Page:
Andrew Patterson is a second-year J.D. student at Harvard Law School. Before law school, he served on active duty in the United States Marine Corps. He holds a bachelor’s degree from the University of Chicago in Near Eastern languages and civilizations.
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The U.S. District Court for the Western District of Washington ordered the government to provide bond hearings to asylum seekers who were apprehended crossing the border irregularly and whose asylum claims were found viable by an asylum officer, temporarily halting a directive from Attorney General William Barr that would have denied these persons hearings where they can seek release from imprisonment.
The Migrant Protection Protocols (MPP) program has faced a great deal of criticism since the Trump administration unveiled the policy, colloquially known as Remain in Mexico, in January 2019. Now, the policy is facing public condemnation from within the Department of Homeland Security itself. A union representing asylum officers, the front-line adjudicators of humanitarian claims, filed an amicus brief with the U.S. Court of Appeals for the Ninth Circuit on Wednesday criticizing the MPP program.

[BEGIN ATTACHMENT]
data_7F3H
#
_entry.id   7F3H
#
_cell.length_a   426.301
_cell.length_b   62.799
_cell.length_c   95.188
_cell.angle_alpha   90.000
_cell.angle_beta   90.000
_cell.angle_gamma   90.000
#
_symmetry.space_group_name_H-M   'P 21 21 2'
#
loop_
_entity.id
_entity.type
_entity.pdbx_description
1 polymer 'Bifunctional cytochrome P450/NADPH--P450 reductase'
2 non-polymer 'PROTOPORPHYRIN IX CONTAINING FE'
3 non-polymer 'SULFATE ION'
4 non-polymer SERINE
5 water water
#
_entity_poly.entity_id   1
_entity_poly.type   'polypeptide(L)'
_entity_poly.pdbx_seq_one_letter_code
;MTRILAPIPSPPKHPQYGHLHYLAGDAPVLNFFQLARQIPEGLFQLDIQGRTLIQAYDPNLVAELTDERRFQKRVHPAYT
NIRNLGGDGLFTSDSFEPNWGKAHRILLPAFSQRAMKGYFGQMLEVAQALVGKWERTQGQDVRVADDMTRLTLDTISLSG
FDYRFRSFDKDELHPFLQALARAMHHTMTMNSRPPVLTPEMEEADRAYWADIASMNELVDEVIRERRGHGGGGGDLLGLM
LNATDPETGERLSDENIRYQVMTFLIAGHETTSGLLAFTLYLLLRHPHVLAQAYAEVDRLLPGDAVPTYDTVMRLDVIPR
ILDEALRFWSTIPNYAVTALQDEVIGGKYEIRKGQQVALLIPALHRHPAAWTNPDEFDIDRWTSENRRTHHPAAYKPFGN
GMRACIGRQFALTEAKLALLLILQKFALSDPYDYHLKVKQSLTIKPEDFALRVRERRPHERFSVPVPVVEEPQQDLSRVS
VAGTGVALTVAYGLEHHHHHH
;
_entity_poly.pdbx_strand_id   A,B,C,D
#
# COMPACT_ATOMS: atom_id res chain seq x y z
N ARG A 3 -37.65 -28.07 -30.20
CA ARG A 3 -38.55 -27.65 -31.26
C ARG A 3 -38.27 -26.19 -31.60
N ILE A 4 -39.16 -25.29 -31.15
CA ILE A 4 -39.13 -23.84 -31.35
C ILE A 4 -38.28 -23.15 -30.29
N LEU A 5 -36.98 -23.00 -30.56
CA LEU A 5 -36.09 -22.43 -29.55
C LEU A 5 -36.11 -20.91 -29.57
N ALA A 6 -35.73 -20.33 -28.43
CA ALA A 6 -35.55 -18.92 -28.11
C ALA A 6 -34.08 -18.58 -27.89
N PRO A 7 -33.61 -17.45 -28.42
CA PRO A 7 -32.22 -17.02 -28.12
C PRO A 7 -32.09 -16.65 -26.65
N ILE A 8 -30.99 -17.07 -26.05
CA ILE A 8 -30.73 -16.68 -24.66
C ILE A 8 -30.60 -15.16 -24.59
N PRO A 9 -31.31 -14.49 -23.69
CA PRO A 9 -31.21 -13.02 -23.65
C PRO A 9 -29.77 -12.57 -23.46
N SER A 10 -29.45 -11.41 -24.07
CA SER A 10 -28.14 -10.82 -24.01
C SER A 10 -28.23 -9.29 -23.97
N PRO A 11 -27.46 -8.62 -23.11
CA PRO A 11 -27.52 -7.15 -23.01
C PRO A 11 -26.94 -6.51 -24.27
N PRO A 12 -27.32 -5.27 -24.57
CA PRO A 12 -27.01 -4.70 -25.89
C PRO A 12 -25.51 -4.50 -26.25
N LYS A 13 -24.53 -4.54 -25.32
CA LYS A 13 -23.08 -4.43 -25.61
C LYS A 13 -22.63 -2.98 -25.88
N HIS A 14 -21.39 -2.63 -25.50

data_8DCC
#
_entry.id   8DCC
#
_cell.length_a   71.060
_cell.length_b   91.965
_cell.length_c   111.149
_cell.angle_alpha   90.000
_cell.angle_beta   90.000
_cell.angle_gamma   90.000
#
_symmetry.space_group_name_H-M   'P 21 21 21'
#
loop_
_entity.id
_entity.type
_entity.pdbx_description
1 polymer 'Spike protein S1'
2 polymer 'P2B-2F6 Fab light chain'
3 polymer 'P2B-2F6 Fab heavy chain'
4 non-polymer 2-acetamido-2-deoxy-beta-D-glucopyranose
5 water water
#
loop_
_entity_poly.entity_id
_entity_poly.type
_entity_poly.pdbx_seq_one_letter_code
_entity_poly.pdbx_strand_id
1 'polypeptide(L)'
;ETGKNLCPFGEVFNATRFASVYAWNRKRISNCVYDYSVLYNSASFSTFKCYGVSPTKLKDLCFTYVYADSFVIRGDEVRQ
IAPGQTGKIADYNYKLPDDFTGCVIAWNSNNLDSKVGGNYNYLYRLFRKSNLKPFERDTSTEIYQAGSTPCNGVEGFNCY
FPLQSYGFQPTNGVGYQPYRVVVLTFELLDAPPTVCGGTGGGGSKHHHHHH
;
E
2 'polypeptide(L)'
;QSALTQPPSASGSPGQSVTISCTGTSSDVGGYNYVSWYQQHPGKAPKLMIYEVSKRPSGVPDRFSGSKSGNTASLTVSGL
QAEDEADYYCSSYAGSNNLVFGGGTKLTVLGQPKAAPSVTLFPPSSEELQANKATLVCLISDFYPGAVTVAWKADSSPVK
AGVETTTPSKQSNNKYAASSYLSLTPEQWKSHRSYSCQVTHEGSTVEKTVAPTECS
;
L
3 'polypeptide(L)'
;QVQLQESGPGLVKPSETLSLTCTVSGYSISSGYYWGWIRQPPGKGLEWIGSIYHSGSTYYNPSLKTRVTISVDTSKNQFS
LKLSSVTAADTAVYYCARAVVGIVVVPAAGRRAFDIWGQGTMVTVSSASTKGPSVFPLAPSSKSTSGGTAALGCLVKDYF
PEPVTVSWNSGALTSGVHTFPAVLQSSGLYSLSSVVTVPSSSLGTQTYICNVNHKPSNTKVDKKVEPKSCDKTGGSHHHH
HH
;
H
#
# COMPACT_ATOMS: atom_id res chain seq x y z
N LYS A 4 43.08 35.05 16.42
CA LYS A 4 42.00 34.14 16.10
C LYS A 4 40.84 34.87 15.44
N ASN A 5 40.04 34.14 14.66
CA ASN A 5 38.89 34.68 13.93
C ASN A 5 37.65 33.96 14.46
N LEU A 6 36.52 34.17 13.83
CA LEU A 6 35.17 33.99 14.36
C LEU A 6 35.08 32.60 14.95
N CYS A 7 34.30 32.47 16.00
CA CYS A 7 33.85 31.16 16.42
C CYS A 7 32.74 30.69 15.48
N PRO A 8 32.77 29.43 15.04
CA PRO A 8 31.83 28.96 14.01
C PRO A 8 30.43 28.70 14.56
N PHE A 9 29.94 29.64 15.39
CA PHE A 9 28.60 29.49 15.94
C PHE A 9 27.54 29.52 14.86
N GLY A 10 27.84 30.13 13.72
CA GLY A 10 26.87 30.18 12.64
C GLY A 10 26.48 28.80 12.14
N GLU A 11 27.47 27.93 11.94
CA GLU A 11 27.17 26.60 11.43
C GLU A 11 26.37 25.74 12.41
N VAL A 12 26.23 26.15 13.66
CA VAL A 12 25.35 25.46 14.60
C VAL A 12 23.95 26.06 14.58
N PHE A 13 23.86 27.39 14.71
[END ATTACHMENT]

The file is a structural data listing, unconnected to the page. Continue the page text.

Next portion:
Asylum seekers who have passed their credible fear interviews—those whom immigration officers find have viable asylum claims—may no longer have access to an important protection against prolonged imprisonment.
A federal court issued a preliminary injunction against the administration’s policy of making asylum seekers wait in Mexico pending the resolution of their cases. The decision prevents the government from implementing or expanding the policy, effective Friday, April 12.
In the latest salvo in a long debate over the use of video teleconferencing (VTC) technology in immigration courts, several legal aid organizations filed a class-action lawsuit on Feb. 12 in New York challenging the U.S. Immigration and Customs Enforcement (ICE) practice of denying in-person hearings to immigrants.
The Department of Homeland Security (DHS) recently released memos roughly outlining its plan to make asylum seekers wait in Mexico for immigration court hearings, which it calls the Migrant Protection Protocols. On Jan.